I love it.
When you’re writing about a great massive project it’s easy to be verbose, a lot harder to say something meaningful that’s brief, so let me get the most important part out of the way. As I said: I love it.
I am writing after having seen the last of the four Ring operas in the new Metropolitan Opera productions by Robert Lepage, broadcast into movie theatres. Wow, that’s already long-winded and I didn’t even mention the ponderous name of the opera, Die Götterdämmerung or The Twlight of the Gods. Yet all the seats in this Toronto theatre were occupied, even on the morning after a snowstorm.
My sense that the broadcast audience is now competing with, if not actually supplanting the live audience, was confirmed again today. These broadcasts are like a modern version of the Serlian stage, which employed a kind of perspective whereby only the Prince saw the accurate perspective, while everyone else saw something a little bit distorted. In the modern version the theatre audience enjoy the princely point of view, even though our individual seats are cheaper than those in the theatre; but our aggregate buying power represents a bigger chunk of revenue for the Met than all those at Lincoln Centre in person.
I am a bit mystified, trying to understand the ongoing negativity emanating out of New York City in response to Lepage’s work. There are moments in this production that work, some that don’t, just as in the other three operas, just as happens in almost any opera production. I was always intrigued, often transported to a different world, and never bored. While it saddens me that there isn’t a large consensus in support of Lepage, I won’t let that stop me.
I don’t believe I’ve seen any reviewer who’s happy with the way Grane (the horse) was presented, which is especially odd in a year when puppets seem to be everywhere. I believe the choice to use this kind of symbolic approach is wonderful, given how difficult the material being presented, both in the Prologue (where Siegfried takes Brunnhilde’s horse and rides off into the sunset), and the last scene (where Brunnhilde gets on that horse, sings lovingly to the horse about the horse’s master –and her husband–and then rides that horse onto Siegfried’s funeral pyre). Realism isn’t an option, not if you plan to ever have a second performance (!!!).
Some scenes worked better than others. I was not thrilled by the norns, but then again if any scene is going to fail, that’s probably the best one you could choose (at the very beginning of a long work). The very end of the opera –arguably the single most difficult moment in all of opera to stage persuasively– worked fairly well, even if I’d hoped for something more apocalyptic.
I was completely enraptured watching the Rhine Maidens in Act III, scampering up the sloped set, and thereby allowing the scene to play almost as written: amazing considering that the scene takes place on the banks of the river Rhine, a conversation between three swimming nymphs and Siegfried on shore. What Lepage gave us was playful, poetic, and so totally stunningly beautiful that my jaw was hanging open for minutes at a time, in awe.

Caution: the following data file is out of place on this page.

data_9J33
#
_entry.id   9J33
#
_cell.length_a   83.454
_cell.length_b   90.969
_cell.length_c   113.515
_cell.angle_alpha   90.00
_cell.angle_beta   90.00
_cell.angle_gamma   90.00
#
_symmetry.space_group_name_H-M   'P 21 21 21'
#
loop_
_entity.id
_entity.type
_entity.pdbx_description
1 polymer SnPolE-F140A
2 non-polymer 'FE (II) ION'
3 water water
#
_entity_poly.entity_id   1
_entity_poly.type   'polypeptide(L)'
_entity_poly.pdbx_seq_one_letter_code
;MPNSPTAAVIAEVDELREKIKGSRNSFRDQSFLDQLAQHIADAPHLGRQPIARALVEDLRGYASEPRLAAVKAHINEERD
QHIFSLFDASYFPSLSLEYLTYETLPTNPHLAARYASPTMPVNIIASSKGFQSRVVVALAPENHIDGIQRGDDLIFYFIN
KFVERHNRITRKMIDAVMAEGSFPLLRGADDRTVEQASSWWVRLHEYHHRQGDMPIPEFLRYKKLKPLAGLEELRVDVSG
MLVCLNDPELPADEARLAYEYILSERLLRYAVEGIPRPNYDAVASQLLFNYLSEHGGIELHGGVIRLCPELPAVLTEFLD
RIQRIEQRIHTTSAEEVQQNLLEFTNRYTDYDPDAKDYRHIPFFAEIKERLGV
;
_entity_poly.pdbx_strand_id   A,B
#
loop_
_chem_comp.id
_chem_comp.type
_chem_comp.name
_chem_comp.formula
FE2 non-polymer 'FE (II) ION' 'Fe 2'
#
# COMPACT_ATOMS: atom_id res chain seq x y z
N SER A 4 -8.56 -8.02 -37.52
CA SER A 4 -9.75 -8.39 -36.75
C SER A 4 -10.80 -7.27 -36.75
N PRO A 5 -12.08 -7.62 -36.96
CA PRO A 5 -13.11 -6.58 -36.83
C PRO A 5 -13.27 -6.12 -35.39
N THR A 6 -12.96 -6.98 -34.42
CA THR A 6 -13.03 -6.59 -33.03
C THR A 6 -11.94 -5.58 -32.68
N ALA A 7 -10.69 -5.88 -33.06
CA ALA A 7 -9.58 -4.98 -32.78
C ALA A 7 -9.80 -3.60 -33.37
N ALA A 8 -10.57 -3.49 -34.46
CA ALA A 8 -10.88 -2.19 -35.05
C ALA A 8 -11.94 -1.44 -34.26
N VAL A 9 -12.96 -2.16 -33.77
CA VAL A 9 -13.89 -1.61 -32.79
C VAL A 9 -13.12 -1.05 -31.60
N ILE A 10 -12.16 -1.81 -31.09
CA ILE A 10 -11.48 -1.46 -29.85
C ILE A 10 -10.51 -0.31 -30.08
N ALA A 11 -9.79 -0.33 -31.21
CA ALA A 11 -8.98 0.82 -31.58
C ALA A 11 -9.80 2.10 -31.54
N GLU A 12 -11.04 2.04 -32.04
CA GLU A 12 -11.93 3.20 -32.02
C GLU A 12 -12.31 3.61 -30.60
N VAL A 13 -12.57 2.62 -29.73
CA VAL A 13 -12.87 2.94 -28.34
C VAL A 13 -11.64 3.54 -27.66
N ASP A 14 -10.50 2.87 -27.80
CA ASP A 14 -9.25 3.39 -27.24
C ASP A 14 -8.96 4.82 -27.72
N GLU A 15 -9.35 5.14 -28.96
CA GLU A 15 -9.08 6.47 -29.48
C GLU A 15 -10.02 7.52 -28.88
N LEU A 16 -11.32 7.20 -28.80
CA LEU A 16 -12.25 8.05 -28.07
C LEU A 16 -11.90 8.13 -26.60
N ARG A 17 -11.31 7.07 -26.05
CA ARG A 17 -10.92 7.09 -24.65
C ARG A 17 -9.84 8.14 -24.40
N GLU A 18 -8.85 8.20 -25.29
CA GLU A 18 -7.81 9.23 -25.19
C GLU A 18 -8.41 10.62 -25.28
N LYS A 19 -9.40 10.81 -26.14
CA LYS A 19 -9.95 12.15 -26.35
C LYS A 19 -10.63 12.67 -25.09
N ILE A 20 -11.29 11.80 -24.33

Musically? heaven. Fabio Luisi was the chief architect of that celestial experience, with his brisk tempi. Going quickly seemed to serve the principals well, helping Deborah Voigt to sing wonderfully, especially in the prologue duet and the swearing of oaths sequence in the Hall of the Gibichungs in Act II. The Immolation scene to end the opera was like a vindication for Voigt, who has brought her conviction and stage sense to a new level. I admit I had my doubts, but now am delighted to see genuine growth in this artist, a new mastery.
The most powerful performer on the stage was Hans-Peter König as Hagen. Possessed of a physical stature and huge voice, one would expect him to dominate, yet König underplayed throughout, even as his voice steadily reminded us of his presence. König has one of the great voices in the world today, and is likely to be a star for years to come.
There’s a great deal more in this production to appreciate. Jay Hunter Morris was splendid dramatically as Siegfried, and sounding good for much of the opera. Wendy Bryn Harmer’s Gutrune was a wonderful contrast to Voigt’s Brunnhilde, vulnerable, yielding and full of self-doubt, in contrast to Voigt’s passionate intensity. Iain Paterson made more of Gunther than some, finding an intriguing combination of whiny entitlement & guilty remorse, all the while sounding quite wonderful. In addition, there were two wonderful little cameos, namely Waltraud Meier’s feverish Waltraute (imagine a guy named Romeo playing Romeo: as this is surely a part she was born to play), and Eric Owens’ maniacal Alberich.
I’ll elaborate on an idea about Lepage’s machine I expressed in a recent post about this Ring cycle. Lots has been written about the machinery for Lepage’s Ring, a huge computer driven machine that changes shape, sometimes used as a stage, sometimes as a backdrop, sometimes a project surface, that’s been christened “The Machine”. I said that the machine can epitomize this Ring, suggesting the world’s protean and changeable nature. Erda cautions Wotan near the end of Das Rheingold, saying “Alles was ist, endet.” (Everything that is, ends) This is not a Ring informed by odd philosophical ideas or readings imposed upon the text. Lepage has given us back many of the moments in the Ring that had fallen by the wayside in generations of static understatement. Grane is back. The forest bird AND the ravens were there. We actually saw Siegfried carried during his funeral music, saw him on a funeral pyre, saw fire (sort of) followed by the river overflowing (sort of). We saw gods falling after a fashion. I guess you can’t please everyone.
But I really liked it.
The complete cycle can be seen this spring for those who can get to NYC.